DJIBOUTI

DJIBOUTI

DJIBOUTI

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– No current scheduled consular closures.
CONSULAR CLOSURES
THE TLSCONTACT VISA APPLICATION CENTRE FOR FRANCE IS CLOSED:
No current scheduled consular closures
TOP ATTRACTIONS
PLEASE CLICK / HOVER ON THE IMAGES BELOW FOR MORE INFORMATION.
Name: Moucha Island
Location: Djibouti
Moucha Island is a small coral island off the coast of Djibouti. It is located at the center of the Gulf of Tadjoura. The island is part of the Djibouti Region; the island has a total population of about 20 inhabitants, which increases considerably during the summer.

In August 1840, the conclusion of a treaty of friendship and commerce between the Sultan Mohammed bin Mohammed of Tadjoura and Commander Robert Moresby of the Indian Navy describes the sale of Moucha Island to Great Britain for ten sacks of rice. The sale is, however, contingent upon occupation. In 1887, Britain ceded sovereignty of the island to France while recognizing the French sphere of influence in the Gulf of Tadjoura, in exchange for the abandonment by France of any right in Zeila and the neighboring Sa'ad ad-Din Islands.

The islands were used by Henry de Monfreid in 1914 as a weapons cache to try to sell smuggled arms. After the deposit was discovered, a "detachment indigenous guards" was installed on the island and occupancy restricted. This monitoring station was removed in May 1915.

SOURCE: https://en.wikipedia.org/wiki/Moucha_Island
Name: Day Forest National Park
Location: Djibouti
Day Forest National Park is a national park in the Goda Mountains and Tadjourah Region of Djibouti. This is the largest forest in Djibouti. The forest has a total area of approximately 14500 acres. The most valuable part of national park is 2223 acres large stand of East African junipers Juniperus procera which grows in the heights above 950 m. Junipers here reach height of 20 m, but many trees have died off in recent decades, while the boxwood B. hildebrantii is expanding in their stead.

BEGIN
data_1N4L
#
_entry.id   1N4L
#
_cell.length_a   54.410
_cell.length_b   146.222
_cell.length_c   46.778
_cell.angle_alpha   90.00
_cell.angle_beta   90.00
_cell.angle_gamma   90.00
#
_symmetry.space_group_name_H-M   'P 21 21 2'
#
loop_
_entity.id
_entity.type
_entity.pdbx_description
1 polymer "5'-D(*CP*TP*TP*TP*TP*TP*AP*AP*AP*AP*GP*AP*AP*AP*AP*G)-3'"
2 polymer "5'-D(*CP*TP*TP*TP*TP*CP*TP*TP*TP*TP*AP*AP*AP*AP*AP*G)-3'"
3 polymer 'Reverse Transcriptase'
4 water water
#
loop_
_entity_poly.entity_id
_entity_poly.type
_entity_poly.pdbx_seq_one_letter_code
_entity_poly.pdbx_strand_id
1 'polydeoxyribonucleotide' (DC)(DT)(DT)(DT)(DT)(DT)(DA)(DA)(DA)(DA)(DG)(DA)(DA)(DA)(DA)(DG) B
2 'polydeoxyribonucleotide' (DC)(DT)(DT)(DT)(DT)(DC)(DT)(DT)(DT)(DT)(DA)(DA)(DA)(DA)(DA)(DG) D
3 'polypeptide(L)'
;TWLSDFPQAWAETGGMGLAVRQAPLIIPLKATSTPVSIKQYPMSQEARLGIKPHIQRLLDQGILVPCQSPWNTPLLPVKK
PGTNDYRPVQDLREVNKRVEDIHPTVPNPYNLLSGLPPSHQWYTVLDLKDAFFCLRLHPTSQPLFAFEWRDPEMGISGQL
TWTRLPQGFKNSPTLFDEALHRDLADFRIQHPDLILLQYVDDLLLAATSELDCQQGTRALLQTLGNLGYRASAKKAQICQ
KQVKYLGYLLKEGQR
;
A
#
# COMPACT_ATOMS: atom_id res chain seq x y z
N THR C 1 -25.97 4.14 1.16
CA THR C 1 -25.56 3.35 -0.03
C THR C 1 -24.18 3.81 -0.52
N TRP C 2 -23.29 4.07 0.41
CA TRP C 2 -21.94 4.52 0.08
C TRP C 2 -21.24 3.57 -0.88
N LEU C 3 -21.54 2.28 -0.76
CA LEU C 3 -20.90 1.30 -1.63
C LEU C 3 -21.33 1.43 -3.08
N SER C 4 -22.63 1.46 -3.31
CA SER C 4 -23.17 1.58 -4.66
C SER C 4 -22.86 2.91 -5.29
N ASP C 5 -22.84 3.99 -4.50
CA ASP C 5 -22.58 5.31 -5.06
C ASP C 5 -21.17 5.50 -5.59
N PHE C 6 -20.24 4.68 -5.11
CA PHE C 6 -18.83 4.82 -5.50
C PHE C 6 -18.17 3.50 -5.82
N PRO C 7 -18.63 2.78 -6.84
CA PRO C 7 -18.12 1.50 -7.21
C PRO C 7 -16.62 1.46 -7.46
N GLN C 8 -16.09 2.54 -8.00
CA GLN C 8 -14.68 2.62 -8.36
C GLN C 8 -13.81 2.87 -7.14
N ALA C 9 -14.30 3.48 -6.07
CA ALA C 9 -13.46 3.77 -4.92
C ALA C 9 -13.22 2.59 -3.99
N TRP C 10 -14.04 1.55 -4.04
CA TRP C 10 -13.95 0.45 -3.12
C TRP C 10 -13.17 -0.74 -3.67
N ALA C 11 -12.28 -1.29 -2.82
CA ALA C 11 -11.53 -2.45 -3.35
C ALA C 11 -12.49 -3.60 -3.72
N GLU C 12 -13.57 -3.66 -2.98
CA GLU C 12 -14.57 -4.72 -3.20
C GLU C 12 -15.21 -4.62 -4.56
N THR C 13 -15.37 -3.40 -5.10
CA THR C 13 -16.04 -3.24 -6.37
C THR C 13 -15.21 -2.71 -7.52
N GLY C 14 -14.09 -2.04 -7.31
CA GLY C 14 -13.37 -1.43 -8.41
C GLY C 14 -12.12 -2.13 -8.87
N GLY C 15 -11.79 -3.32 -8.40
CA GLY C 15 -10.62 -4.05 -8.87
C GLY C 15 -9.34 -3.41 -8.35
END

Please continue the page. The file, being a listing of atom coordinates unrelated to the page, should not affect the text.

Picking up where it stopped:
Notable animals found here include the Djibouti francolin, a population of green-winged pytilia that may actually be a distinct species or subspecies, as well as the mysterious and undescribed Tôha sunbird—Djibouti sunbird. All of these birds do not occur outside of and are endemic to Djibouti, and except for the Francolin they have only ever been found within Day Forest.

More widespread birds inhabiting the forest are Gambaga flycatcher, Somali bulbul and Somali starling. The rare colubrid snake Platyceps afarensis is also found here.

SOURCE: https://en.wikipedia.org/wiki/Day_Forest_National_Park
Name: Lake Assal
Location: Afar Depression, Djibouti
Lake Assal is a crater lake in central-western Djibouti. Lake Assal is a saline lake which lies 155 m below sea level in the Afar Triangle, making it the lowest point on land in Africa and the third-lowest point on Earth after the Sea of Galilee and the Dead Sea.

No outflow occurs from the lake, and due to high evaporation, the salinity level of its waters is 10 times that of the sea, making it the third most saline body of water in the world behind Don Juan Pond and Gaet'ale Pond. Lake Assal is the world's largest salt reserve, which is exploited under four concessions awarded in 2002 at the southeast end of the lake; the major share of production (nearly 80%) is held by Société d’Exploitation du Lac and Société d’Exploitation du Salt Investment S.A de Djibouti.